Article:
Bah. I mean, I was going to write a lot more, pages more, and was going to attempt to be coherent. But instead this is all that is going to come out.

Except! The last chapter. Oh, that last chapter. It is, for the most part, incredibly good. He proposes some solutions to the problems of Technopoly, and I largely agree. It must begin with education, as it is one of the few technologies we have (note: I'm using Postman's terminology; I'm profoundly uncomfortable calling our educational apparatus a technology) that people will allow to be modified, and it directly addresses people's attitudes and behaviours. His proposal is actually modest, and he admits that it is only a beginning. He suggests that all of our classes be taught with a strong historical component, in essence demystifying the content, which allows the student a chance to critically engage the material. He wants Semantics taught in language classes, so that we may come to understand how words come to have meaning, how they relate to the world and to the senses we want to give them. A history of Science will show students that Science is more than just facts and weird equations, that it is a profound venture into understanding how the world works and our place in it, and that the people involved in creating it were all too human. Where does this leave History classes? History is to change from lists of facts of names and dates, an incomprehensible schmozzle if ever there was one, to teaching how history is created, why it is written the way it is, and the uses to which it has been put to use. No history is neutral, all have their inherent bias. This helps center a student in a world of deeper cultural influences, to tell a richer and more involved story of their origins and how they fit in to the present, and how to better grasp the stories of those who come from different cultural backgrounds. Of interest, as he is a conservative, he believes that when this is done properly, it will avoid the worst excesses of cultural relativism.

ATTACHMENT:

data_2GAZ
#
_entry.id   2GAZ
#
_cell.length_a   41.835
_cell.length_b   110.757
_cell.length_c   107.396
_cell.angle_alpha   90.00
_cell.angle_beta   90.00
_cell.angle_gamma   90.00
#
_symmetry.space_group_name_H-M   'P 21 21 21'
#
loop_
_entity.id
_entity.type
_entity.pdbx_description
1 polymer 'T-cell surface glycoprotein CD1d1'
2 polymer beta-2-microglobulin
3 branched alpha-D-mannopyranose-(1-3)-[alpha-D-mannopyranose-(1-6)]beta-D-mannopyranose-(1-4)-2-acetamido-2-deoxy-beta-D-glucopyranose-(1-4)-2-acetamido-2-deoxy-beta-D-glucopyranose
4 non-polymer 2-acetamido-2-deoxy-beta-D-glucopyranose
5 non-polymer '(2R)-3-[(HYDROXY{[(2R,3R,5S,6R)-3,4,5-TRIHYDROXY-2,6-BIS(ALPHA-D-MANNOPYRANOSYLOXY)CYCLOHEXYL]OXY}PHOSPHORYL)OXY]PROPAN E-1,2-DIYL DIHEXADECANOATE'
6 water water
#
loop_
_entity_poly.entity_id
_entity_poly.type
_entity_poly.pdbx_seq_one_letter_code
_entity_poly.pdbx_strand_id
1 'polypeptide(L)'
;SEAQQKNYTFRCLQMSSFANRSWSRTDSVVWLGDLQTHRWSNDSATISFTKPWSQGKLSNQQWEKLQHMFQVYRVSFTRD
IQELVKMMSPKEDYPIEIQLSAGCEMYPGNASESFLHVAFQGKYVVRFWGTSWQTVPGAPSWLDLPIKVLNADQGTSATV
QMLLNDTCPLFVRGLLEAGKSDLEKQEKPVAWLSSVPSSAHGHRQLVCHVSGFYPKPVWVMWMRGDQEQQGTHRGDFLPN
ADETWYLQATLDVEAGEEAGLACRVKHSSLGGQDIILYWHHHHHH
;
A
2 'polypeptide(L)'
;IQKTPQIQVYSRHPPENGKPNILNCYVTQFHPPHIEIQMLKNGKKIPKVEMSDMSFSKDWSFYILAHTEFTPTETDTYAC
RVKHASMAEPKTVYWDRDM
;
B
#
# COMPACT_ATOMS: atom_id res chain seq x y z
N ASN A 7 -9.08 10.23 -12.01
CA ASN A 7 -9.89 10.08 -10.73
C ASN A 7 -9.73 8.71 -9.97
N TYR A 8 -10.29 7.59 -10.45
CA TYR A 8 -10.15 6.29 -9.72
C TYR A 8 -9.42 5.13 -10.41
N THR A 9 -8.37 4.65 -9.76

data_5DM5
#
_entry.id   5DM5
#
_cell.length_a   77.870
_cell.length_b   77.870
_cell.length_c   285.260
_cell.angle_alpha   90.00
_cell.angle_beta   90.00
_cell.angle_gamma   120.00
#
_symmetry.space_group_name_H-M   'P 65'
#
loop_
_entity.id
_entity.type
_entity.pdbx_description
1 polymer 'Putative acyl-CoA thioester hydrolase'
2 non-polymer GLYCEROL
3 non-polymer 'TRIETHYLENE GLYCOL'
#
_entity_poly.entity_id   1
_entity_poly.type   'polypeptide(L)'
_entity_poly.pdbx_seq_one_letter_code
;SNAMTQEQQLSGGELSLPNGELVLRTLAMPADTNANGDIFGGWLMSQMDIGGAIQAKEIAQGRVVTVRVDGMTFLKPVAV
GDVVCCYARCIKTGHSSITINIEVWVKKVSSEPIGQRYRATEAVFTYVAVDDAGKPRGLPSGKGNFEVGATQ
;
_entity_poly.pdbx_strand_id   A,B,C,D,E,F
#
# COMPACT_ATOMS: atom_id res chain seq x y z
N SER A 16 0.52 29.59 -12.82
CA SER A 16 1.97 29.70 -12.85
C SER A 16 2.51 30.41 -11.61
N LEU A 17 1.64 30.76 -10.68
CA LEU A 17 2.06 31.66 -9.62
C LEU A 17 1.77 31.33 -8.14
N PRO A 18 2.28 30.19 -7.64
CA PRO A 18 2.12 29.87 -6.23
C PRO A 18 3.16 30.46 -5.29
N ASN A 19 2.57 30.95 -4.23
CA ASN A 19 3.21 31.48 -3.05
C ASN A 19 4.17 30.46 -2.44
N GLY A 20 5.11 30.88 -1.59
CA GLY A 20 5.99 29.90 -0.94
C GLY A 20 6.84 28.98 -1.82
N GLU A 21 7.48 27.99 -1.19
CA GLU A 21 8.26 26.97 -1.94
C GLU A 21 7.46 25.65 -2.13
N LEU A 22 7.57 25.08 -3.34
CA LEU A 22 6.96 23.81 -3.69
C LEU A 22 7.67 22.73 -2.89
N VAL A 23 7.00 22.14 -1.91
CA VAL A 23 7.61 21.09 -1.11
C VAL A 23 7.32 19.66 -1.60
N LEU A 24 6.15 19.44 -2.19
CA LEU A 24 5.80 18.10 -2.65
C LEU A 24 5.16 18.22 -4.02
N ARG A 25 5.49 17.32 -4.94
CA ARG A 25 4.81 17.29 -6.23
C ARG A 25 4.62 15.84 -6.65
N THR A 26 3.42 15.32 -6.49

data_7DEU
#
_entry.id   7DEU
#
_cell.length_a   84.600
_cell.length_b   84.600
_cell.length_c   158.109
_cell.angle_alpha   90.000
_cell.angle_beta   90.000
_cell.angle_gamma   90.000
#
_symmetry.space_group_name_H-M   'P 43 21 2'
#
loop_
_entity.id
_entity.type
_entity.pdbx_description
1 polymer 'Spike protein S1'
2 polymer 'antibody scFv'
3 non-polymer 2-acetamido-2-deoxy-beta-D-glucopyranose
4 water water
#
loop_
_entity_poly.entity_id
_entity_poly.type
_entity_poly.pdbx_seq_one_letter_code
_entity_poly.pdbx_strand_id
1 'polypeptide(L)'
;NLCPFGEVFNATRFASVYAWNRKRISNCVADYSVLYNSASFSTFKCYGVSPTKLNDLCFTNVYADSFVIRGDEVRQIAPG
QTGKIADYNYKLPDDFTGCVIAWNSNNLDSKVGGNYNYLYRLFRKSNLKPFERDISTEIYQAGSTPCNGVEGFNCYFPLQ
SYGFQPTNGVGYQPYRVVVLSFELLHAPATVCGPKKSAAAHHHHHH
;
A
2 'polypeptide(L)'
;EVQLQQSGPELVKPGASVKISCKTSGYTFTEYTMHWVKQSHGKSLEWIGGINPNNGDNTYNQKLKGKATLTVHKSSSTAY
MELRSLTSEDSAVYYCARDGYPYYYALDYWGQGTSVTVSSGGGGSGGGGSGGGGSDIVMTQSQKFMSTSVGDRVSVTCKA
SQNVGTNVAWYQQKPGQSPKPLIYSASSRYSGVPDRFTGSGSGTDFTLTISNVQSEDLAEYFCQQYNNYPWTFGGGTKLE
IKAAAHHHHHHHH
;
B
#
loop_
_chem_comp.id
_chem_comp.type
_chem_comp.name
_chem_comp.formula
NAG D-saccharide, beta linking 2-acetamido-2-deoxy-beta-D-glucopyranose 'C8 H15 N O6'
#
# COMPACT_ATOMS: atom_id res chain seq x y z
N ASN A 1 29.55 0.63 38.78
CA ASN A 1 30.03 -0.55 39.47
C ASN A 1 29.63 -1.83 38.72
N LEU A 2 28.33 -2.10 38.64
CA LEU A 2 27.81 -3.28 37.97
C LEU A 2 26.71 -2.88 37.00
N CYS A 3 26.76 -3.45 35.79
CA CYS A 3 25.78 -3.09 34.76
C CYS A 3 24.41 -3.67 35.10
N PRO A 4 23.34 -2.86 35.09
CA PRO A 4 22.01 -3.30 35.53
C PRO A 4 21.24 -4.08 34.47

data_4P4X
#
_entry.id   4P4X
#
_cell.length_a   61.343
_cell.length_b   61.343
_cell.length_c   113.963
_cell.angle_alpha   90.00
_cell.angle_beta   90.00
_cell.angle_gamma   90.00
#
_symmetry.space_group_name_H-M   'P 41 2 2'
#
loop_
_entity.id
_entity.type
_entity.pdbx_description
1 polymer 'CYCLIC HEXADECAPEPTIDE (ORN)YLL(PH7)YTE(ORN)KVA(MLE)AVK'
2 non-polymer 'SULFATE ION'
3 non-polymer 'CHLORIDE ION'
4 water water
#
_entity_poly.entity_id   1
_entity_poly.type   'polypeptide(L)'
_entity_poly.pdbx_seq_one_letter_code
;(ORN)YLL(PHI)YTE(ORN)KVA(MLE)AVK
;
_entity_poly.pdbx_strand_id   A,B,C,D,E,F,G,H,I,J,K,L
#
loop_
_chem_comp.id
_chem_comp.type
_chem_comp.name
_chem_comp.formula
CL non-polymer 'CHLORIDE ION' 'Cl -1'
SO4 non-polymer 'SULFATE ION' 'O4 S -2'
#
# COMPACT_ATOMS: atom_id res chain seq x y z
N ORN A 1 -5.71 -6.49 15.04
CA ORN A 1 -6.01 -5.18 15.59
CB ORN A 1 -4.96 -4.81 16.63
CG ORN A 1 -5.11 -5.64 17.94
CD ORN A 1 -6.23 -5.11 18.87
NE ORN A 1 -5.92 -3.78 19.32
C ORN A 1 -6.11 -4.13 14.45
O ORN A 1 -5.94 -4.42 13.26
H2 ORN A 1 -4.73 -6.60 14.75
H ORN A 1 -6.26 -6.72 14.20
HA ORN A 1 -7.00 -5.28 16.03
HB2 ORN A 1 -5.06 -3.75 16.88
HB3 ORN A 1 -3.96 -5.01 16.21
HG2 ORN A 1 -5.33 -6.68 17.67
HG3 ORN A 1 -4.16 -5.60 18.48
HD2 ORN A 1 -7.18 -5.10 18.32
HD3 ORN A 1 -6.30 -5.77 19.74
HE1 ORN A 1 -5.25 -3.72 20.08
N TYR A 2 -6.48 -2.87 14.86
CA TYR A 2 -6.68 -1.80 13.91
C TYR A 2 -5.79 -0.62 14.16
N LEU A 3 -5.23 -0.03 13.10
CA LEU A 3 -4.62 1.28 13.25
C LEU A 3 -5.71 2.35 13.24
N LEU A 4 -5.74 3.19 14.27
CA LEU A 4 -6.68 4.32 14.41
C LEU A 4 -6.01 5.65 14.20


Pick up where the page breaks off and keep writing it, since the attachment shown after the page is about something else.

So, I applaud his last chapter. Unfortunately, it can't really redeem the mess that is the rest of the book.
2 stars oc ( )
  starcat | Aug 11, 2014 |
It points out a problem. It offers a reasonable solution. Unlikely, but reasonable. I like it. ( )
  remikit | Aug 22, 2010 |
Easily one of the most important works of our time and simply indispensible for understanding the interconnections between social and technological developments.

The thinking-person's guide to the contemporary world of industrial society, Technopoly offers its readers indispensible keys to understanding what is happening all around them as well as invaluable insights into how to recognize and interpret the meaning and importance of social and technological developements in the years to come.

For every social issue of our times, Postman's analyses of the technological aspects will startle the reader with their revealing light on the often-missed core of the matter.

Those who try to make sense of the world today without the insights of this essential work resemble people who wander aimlessly through a mine-field. ( )
1 vote proximity1 | Mar 20, 2010 |
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Whether or not it draws on new scientific research, technology is a branch of moral philosophy, not of science. Paul Goodman, New Reformation
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For Faye and Manny
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You will find in Plato's Phaedrus a story about Thamus, the king of a great city in Upper Egypt.
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Amazon.com Amazon.com Review (ISBN 0679745408, Paperback)

Neil Postman is one of the most level-headed analysts of education, media, and technology, and in this book he spells out the increasing dependence upon technology, numerical quantification, and misappropriation of "Scientism" to all human affairs. No simple technophobe, Postman argues insightfully and writes with a stylistic flair, profound sense of humor, and love of language increasingly rare in our hastily scribbled e-mail-saturated world.

(retrieved from Amazon Thu, 12 Mar 2015 18:20:33 -0400)

(see all 2 descriptions)

A social critic argues that the United States has become a "technopoly"--a system that sacrifices social institutions for self-perpetuating technological advancement--and suggests ways to use technical skills to enhance our democracy.